“You have to have documentation: The patient can’t take this medication for these reasons,” Obenchain says. “The more information healthcare providers can give, the easier it is for the insurance company to understand what’s going on and why they’re asking for this,” she adds.
Kim Calder, director, Health Policy, at the National MS Society, recalls a case where an individual had been taking an injectable disease-modifying treatment for a number of years, ultimately developing injection fatigue. The man’s skin also was scarred and bruised from the injections. “So he just basically stopped. Then his MS started getting worse.” The man’s doctor prescribed an oral medication to replace the injectable, but the insurance company refused to cover it. The man appealed the decision, using photos he had taken to document his damaged skin. The result: “It worked,” Calder says.
His use of the oral medication was approved.
Medical equipment details
Documentation is perhaps more important now than ever before, Calder says, because in today’s healthcare climate, most insurers pay only for proven strategies. Medications must be approved by the Food and Drug Administration. That approval, in turn, occurs only when scientific evidence from clinical trials shows that the medication is helpful.
But when it comes to durable medical equipment (DME), comparable studies may not exist. “If you want to argue that Mrs. Jones needs this hospital bed because she can’t get out of bed herself, I don’t know if there are studies for that, so it’s difficult to make the case that it should be paid for,” Calder says. “That’s when it’s very helpful to have accurate information about an individual’s symptoms.”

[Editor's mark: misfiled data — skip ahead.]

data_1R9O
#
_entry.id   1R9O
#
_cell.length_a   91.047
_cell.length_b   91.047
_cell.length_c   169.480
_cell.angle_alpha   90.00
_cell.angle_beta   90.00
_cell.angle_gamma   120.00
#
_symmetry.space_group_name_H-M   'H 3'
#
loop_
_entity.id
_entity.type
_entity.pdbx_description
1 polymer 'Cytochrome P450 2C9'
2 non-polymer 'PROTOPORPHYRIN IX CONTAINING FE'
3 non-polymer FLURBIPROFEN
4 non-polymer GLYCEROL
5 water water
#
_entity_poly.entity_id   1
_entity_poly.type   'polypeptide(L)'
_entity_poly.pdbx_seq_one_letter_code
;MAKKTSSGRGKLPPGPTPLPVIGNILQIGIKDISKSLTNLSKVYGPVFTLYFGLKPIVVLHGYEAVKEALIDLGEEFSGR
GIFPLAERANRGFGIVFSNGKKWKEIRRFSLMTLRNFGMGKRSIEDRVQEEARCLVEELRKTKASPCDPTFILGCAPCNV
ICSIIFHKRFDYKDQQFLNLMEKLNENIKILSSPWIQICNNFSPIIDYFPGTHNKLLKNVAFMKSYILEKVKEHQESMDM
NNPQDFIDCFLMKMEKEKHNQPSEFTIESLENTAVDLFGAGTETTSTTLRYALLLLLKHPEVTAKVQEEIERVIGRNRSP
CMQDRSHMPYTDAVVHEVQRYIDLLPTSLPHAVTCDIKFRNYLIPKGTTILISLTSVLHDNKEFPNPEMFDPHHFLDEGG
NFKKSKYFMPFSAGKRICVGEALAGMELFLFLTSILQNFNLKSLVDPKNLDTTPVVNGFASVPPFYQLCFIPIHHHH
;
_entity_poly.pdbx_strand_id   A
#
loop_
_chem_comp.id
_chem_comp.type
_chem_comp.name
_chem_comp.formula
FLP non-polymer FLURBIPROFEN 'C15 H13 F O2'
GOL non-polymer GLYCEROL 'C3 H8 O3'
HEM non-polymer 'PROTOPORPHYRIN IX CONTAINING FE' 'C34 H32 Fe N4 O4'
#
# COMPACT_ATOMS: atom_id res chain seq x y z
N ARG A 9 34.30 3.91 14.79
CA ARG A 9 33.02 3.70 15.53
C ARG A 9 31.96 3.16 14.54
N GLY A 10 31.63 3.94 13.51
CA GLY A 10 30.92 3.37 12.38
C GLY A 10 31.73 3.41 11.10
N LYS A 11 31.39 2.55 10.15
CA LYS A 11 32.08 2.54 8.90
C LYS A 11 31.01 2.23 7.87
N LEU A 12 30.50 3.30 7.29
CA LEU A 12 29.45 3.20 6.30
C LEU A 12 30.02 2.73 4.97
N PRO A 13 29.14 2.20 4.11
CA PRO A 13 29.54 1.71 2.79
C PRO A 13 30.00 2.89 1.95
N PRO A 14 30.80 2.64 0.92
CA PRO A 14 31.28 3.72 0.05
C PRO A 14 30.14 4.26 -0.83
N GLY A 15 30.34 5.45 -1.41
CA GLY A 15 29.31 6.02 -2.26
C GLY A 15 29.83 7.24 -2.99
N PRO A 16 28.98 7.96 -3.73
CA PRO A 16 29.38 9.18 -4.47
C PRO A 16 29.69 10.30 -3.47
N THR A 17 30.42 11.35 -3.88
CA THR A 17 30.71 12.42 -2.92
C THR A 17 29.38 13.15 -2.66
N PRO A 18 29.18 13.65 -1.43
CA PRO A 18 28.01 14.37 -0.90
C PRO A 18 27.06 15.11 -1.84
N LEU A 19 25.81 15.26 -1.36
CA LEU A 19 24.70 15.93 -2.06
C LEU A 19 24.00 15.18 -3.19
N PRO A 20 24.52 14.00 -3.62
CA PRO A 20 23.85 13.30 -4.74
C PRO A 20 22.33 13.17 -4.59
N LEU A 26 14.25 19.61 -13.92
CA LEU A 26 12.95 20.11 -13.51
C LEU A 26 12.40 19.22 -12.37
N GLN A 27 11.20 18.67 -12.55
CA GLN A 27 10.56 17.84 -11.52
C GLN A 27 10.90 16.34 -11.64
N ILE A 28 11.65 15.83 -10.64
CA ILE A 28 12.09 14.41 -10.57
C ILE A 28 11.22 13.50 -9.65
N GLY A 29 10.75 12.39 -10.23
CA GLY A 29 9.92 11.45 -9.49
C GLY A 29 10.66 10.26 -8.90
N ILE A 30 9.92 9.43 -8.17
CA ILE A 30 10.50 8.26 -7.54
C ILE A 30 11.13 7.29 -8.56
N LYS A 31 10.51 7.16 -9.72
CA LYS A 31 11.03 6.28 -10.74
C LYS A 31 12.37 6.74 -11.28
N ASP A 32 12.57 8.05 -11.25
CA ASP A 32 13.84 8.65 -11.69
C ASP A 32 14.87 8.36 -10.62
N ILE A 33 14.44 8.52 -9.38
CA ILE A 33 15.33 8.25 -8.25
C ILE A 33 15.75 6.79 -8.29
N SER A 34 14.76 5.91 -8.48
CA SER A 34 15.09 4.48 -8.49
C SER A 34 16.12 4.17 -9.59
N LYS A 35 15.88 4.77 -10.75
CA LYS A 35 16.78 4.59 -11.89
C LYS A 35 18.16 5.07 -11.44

While these concerns arise whether someone has commercial insurance or Medicare, “the rules are much stricter for Medicare, especially for DME,” Costello says. “If someone needs some type of wheeled mobility, Medicare wants to know if the person needs it in the home as well as in the community. It’s very important to submit medical documentation that supports that need.”
Keeping track of symptoms can also be helpful if you need to support requests for job accommodations, file a private disability claim or file for Social Security Disability Insurance.
Hartley notes that even if it doesn’t ultimately get her insurance to cover DME or other needs, she values her log anyway. “I like to keep track of my symptoms because I’m new to MS and am not sure I’d recognize a relapse,” Hartley says. “When I go to see the doctor, I can take my notes in and we can talk about what’s really happening with my disease.”
Jane Hoback is the new editor of Momentum magazine.
The Patient Advocate Foundation also offers free assistance.